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Some benefits for Abbotsford in B.C. budget

B.C.’s second straight surplus provincial budget was presented this week in Victoria by Abbotsford MLA and Finance Minister Mike de Jong.

The austere budget had few spending and tax changes, as the province plans for economic growth driven by natural gas exports. Key budget points include a 32 cent increase on the provincial tobacco tax, and another four per cent increase in Medical Services Plan premiums for next year, making the total increase more than 30 per cent over the past five years.

Provincial funding for K-12 education continues at 2013 levels, as the government pursues an appeal of a court decision that could add hundreds of millions to school district costs.

Though a tiny piece of B.C.’s multi-billion dollar budget, a significant local contribution will be $5 million over five years to the aerospace sector.

The government will make good on its election promise to work with the Aerospace Industries Association of Canada Pacific Division to attract global aerospace and defence contractors to B.C.

De Jong said the aerospace industry is already building a strong base in Abbotsford, drawing in world-leading aerospace companies.

“The $5 million partnership… will position us to take advantage of the fact that in the years ahead, the single largest expansion in aerospace needs will be in the Asia-Pacific region and we are incredibly well-positioned to play a leading role in that. That’s very good news for Abbotsford.”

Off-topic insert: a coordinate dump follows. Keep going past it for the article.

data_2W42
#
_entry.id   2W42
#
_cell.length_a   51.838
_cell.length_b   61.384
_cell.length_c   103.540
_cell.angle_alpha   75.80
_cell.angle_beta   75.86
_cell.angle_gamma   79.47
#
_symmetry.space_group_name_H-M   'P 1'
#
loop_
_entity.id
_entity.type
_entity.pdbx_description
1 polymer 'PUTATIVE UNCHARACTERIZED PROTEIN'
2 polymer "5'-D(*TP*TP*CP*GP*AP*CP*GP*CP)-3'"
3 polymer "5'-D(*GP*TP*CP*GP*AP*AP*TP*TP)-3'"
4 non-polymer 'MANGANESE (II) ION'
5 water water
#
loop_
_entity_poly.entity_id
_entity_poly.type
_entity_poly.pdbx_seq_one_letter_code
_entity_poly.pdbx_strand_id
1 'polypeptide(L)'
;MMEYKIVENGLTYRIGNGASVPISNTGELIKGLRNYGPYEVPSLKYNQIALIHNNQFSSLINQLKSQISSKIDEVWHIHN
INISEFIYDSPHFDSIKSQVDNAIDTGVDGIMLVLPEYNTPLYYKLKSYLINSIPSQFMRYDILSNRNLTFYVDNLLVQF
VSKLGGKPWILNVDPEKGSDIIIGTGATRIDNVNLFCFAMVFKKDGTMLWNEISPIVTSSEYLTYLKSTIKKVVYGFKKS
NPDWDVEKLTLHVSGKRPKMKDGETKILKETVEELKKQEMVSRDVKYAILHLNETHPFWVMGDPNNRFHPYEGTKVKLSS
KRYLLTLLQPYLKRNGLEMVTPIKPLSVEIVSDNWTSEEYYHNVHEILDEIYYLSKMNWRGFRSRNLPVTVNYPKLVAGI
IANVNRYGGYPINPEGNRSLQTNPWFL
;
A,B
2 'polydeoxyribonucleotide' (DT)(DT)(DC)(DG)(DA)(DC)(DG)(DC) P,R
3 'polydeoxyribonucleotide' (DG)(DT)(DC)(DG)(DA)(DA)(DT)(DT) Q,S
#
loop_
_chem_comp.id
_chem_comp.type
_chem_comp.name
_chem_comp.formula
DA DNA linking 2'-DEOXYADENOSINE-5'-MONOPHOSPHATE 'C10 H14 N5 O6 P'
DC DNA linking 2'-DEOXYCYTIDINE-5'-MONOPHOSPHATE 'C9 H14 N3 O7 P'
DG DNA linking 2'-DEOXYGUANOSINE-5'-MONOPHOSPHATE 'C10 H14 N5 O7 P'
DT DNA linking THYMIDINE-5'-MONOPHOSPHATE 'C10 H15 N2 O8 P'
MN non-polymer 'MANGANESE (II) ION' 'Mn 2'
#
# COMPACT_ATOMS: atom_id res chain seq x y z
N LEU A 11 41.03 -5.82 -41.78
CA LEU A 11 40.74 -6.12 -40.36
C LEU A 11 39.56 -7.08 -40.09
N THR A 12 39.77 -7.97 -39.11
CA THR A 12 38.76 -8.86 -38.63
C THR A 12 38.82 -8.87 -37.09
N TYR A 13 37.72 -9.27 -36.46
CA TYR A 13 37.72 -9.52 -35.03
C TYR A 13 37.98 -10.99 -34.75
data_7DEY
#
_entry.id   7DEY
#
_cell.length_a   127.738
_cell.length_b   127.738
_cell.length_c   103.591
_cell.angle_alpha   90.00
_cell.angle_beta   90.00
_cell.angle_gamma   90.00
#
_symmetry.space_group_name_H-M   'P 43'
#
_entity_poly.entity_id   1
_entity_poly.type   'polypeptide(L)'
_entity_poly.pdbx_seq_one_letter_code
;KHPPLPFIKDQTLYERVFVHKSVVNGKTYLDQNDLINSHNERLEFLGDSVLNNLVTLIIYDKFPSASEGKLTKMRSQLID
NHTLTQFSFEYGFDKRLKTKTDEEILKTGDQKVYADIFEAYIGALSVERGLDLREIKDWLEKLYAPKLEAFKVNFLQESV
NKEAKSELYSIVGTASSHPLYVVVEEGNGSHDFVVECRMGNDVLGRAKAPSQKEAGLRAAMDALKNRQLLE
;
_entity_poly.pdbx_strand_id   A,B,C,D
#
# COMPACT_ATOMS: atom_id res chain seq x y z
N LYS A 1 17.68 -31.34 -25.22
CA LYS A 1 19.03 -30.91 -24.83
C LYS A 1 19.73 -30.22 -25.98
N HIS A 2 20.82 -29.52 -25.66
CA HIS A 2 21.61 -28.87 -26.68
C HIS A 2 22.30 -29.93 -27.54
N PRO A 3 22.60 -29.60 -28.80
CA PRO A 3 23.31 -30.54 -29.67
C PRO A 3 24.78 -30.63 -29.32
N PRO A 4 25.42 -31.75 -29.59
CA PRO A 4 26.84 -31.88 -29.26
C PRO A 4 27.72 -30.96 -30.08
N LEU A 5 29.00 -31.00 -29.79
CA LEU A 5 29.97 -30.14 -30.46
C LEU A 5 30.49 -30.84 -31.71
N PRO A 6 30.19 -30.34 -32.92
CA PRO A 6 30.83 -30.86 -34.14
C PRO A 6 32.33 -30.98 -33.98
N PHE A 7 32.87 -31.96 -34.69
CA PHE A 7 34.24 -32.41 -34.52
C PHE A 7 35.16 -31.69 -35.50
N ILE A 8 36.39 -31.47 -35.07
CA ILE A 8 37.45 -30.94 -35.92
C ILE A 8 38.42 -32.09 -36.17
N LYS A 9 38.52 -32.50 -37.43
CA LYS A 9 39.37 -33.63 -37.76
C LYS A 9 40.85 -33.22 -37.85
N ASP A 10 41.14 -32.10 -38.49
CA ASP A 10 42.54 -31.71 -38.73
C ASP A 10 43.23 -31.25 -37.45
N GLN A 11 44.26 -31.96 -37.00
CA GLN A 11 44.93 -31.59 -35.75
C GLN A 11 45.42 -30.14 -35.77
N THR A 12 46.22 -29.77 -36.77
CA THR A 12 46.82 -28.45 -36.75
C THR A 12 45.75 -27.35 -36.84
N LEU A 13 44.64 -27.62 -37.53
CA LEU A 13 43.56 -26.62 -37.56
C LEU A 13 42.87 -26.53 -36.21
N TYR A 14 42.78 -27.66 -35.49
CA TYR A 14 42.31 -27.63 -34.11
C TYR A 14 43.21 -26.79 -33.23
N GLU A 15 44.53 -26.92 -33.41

He said in a tight budget, the funding is a signal of the importance and potential seen in the aerospace sector.

De Jong said Abbotsford will benefit from other aspects of the budget, including the provinces’ continued carbon tax relief for greenhouses and nurseries – large employers in Abbotsford.

The BC Agriculture in the Classroom Foundation, headquartered in Abbotsford, received continued funding for the program that helps kids get free B.C. fruit and vegetable and milk products.

He added that Abbotsford is a community with many young families who are trying to enter the housing market. The budget’s expansion of the property transfer tax exemption for first time home buyers “is huge for Abbotsford,” saying it will save a purchaser $7,500 dollars.

When asked about potential for housing support in Abbotsford, de Jong said the city has received significant provincial assistance on a broad range of housing and supportive housing projects, including Christine Lamb Residence and Kinghaven’s George Schmidt Centre.

He said that following what would have been a difficult decision by council to deny the Abbotsford Community Services’ provincially-funded supportive housing project, it is unclear whether there will still be funding available in Abbotsford for another project. “I also know that in light of that, the long list of communities that are in line seeking funding for similar projects have already stepped up and… begun to make applications for that money.”

De Jong said if another project is developed, he, along with MLAs Simon Gibson and Darryl Plecas, “will do what we can, as we always do, to advocate on behalf of our community.”

- with files from Tom Fletcher

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